Closing Time: Robin Ventura throws us another curve; Dale Thayer marks his territory; Coco Cordero loses the ninth

Editor's Note: Today's Closing Time is almost exclusively about the bullpens, because that's the way the action fell Tuesday. We don't choose these stories, they choose us. You want a deep hitter pickup? Go to the Andy Dirks section near the bottom. You want to celebrate Josh Hamilton? We'll get to that, but there's nothing immediately actionable when a universally-owned superstar has a monster game. Our initial focus will always be tied to news most of you can immediately put into use. Enough preamble, let's get to the mound.

Anyone have a phone number on Bobby Thigpen? Is Ed Farmer still in game shape? This White Sox closing thing might be a mess all season.

We thought we finally had some closure to the South Side shuffle at the end of last week, when highly-touted Chris Sale was shifted from starter to closer. Note that the White Sox didn't merely say Sale was moving to the bullpen, they specifically used the C-word. We had no reason to doubt the news and the quotes, so we adjusted our expectations accordingly and went on with our save-chasing lives.

And then Tuesday's curveball came down the pike.

John Danks worked seven strong innings at Cleveland but he tired in the eighth, allowing two hits to open the inning. Chicago was nursing a 3-0 lead at the time. With the top of the Indians lineup coming up (and specifically, a pair of lefties), Robin Ventura made the call for Sale.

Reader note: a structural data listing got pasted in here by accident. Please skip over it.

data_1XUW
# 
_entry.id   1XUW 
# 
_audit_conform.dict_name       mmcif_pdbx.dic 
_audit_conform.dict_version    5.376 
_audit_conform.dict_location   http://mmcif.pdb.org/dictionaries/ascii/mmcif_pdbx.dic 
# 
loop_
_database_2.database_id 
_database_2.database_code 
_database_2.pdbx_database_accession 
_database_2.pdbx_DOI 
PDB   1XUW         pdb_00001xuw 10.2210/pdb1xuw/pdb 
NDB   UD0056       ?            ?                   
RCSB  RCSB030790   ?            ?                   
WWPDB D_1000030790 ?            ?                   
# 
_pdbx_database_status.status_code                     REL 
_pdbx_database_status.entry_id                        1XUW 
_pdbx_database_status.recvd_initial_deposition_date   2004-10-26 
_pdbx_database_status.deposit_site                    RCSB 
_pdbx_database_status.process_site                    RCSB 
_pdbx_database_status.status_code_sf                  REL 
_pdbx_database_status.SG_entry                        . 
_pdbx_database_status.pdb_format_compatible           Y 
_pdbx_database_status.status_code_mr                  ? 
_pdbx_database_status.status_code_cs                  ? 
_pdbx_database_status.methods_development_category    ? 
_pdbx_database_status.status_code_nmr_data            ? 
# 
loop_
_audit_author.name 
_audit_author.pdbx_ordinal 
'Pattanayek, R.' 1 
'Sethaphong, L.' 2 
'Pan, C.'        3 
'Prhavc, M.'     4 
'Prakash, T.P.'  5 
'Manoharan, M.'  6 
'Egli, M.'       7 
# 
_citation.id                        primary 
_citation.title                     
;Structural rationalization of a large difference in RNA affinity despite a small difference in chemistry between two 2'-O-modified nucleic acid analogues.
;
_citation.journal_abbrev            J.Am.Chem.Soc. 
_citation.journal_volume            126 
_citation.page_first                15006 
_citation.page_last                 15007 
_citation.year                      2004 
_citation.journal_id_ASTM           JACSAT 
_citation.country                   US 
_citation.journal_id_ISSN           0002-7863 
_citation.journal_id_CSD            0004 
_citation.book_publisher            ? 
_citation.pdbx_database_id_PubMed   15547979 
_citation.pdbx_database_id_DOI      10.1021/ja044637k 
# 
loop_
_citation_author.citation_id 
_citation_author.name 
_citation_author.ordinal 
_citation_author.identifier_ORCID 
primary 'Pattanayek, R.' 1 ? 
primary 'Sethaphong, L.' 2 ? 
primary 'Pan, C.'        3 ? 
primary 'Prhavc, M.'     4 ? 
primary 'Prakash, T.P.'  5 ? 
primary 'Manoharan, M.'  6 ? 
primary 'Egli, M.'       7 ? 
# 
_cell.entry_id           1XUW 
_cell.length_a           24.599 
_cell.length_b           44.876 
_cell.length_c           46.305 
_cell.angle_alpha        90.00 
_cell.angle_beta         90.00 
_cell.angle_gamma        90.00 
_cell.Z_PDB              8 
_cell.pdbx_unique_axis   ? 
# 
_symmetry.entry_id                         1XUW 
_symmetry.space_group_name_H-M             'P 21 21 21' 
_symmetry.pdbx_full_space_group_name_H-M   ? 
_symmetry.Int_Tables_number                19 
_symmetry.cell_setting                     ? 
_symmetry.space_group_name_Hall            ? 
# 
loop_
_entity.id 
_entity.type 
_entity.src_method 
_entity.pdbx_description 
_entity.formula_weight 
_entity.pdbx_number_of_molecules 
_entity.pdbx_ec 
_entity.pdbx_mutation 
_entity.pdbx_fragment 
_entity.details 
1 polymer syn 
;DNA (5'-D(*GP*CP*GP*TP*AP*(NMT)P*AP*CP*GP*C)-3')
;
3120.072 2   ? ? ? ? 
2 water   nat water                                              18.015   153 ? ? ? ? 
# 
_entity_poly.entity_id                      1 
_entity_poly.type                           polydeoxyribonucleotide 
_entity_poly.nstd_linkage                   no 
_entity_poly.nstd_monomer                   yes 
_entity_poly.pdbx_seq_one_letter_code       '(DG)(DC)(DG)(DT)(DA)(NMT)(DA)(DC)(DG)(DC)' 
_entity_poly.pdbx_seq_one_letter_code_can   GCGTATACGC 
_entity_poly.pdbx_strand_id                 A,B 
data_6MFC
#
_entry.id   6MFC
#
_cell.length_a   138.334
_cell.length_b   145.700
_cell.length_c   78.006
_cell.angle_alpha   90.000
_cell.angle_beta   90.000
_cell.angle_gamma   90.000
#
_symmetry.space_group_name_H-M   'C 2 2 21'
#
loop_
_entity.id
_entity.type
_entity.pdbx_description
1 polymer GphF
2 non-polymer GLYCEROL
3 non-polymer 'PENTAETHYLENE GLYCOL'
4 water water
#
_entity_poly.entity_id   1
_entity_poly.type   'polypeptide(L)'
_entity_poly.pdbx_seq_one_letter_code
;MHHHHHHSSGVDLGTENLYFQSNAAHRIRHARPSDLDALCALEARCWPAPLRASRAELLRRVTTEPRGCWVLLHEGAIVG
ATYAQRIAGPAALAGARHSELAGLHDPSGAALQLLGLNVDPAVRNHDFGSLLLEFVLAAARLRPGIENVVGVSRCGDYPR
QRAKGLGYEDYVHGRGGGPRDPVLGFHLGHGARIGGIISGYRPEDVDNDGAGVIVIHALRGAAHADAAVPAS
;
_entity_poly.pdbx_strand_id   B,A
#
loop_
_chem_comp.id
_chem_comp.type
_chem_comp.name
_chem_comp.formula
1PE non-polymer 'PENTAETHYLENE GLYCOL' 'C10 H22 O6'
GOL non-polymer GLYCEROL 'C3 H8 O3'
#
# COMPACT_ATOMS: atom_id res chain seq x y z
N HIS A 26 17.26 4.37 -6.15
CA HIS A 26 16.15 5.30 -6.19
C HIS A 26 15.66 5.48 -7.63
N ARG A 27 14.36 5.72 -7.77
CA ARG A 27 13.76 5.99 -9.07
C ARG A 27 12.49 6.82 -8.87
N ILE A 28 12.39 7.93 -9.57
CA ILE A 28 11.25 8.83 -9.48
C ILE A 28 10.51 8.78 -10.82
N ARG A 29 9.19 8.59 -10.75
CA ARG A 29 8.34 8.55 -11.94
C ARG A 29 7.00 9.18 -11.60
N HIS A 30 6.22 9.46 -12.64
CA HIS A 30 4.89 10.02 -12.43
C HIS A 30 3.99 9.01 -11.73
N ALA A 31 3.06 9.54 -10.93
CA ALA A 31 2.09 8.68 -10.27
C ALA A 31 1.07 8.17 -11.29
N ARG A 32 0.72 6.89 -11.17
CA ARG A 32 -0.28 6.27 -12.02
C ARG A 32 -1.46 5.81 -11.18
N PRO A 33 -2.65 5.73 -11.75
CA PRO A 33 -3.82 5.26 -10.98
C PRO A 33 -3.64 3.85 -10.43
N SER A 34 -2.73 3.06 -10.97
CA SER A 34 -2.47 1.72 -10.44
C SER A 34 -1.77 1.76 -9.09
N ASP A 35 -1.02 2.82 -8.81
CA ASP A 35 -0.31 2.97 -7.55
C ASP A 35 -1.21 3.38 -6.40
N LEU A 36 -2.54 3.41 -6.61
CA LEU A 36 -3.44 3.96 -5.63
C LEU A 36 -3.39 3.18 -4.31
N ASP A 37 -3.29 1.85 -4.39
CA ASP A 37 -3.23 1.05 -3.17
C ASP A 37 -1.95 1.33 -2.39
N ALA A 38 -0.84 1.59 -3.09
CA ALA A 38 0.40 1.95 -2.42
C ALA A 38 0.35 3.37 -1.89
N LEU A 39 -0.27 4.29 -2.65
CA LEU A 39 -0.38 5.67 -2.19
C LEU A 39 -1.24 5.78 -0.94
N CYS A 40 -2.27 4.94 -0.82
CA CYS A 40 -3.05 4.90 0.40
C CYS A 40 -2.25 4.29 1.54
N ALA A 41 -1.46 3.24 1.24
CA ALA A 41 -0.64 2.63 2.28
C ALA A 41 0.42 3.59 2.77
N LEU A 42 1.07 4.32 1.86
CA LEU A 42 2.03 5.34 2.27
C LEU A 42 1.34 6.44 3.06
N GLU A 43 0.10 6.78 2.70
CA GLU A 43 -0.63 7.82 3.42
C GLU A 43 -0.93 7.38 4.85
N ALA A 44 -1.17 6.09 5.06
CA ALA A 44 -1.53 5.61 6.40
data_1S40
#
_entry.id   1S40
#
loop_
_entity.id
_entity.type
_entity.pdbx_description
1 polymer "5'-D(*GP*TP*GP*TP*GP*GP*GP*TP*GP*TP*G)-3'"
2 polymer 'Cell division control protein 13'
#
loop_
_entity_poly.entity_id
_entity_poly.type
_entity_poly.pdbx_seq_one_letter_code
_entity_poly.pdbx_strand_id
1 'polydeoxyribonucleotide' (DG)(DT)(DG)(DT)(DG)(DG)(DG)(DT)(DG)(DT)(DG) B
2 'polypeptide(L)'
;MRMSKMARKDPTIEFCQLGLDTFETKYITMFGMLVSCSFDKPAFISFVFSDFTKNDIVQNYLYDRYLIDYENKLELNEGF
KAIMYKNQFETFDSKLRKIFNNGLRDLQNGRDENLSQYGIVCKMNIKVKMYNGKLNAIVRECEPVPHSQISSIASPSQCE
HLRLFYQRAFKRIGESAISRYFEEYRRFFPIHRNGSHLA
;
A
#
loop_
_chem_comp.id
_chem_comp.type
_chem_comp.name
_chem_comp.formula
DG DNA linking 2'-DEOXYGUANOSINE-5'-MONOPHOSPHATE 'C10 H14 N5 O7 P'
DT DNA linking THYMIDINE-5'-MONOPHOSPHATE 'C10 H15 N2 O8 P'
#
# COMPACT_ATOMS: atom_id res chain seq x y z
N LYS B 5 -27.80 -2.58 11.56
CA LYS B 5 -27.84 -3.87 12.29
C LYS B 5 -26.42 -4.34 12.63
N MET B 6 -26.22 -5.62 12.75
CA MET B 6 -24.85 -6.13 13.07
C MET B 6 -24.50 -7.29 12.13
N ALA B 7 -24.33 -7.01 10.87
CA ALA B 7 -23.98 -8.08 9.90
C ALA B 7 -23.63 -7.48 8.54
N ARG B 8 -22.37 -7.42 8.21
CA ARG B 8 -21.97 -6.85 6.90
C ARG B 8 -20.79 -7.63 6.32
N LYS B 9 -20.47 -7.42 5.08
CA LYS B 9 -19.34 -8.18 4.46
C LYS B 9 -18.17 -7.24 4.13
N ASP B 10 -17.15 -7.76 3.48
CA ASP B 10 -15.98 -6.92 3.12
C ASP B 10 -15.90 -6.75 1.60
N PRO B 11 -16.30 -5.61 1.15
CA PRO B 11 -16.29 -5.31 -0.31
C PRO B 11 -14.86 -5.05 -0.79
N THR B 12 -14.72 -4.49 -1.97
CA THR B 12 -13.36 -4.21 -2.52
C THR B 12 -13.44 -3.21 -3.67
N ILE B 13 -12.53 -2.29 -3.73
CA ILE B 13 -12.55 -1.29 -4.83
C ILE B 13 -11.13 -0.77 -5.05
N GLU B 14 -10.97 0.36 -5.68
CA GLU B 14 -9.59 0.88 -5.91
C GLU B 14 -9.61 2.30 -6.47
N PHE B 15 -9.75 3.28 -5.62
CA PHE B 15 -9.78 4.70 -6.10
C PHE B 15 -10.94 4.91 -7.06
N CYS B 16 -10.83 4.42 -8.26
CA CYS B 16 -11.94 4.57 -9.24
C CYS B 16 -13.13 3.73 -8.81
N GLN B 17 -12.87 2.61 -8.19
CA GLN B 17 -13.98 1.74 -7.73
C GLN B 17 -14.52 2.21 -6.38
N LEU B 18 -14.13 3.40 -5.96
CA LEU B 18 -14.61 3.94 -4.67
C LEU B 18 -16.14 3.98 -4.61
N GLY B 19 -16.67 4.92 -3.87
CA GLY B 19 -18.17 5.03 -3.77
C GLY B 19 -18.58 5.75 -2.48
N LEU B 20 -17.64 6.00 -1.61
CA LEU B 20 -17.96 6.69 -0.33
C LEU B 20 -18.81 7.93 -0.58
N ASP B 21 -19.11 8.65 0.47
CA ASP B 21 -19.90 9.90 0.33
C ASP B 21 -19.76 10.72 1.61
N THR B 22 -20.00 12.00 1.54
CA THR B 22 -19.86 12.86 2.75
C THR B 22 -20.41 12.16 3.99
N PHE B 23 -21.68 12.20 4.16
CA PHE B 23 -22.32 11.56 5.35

Ventura's move certainly can be defended, even if it surprised us. If Sale really is the big man of the bullpen, there's no reason not to use him in a critical spot like this. And perhaps Sale could have worked through a six-out save if he were sharp. At it turned out, the Indians squared the game on Sale's watch, helped largely by Alexei Ramirez's infield error. Carlos Santana had the big blow, a two-run single, and Sale also walked Asdrubal Cabrera. The stint covered 26 pitches, so Sale was done after his one inning. No handshake for you.

Hector Santiago was summoned for the bottom of the ninth (tie game on the road, no save chance here) and danced around two hits. The White Sox had a save chance an inning later and Addison Reed got the call, blowing the Indians away on 16 pitches (12 strikes, two punchouts). Reed still hasn't allowed a run over 10 innings this year (3 BB, 14 K).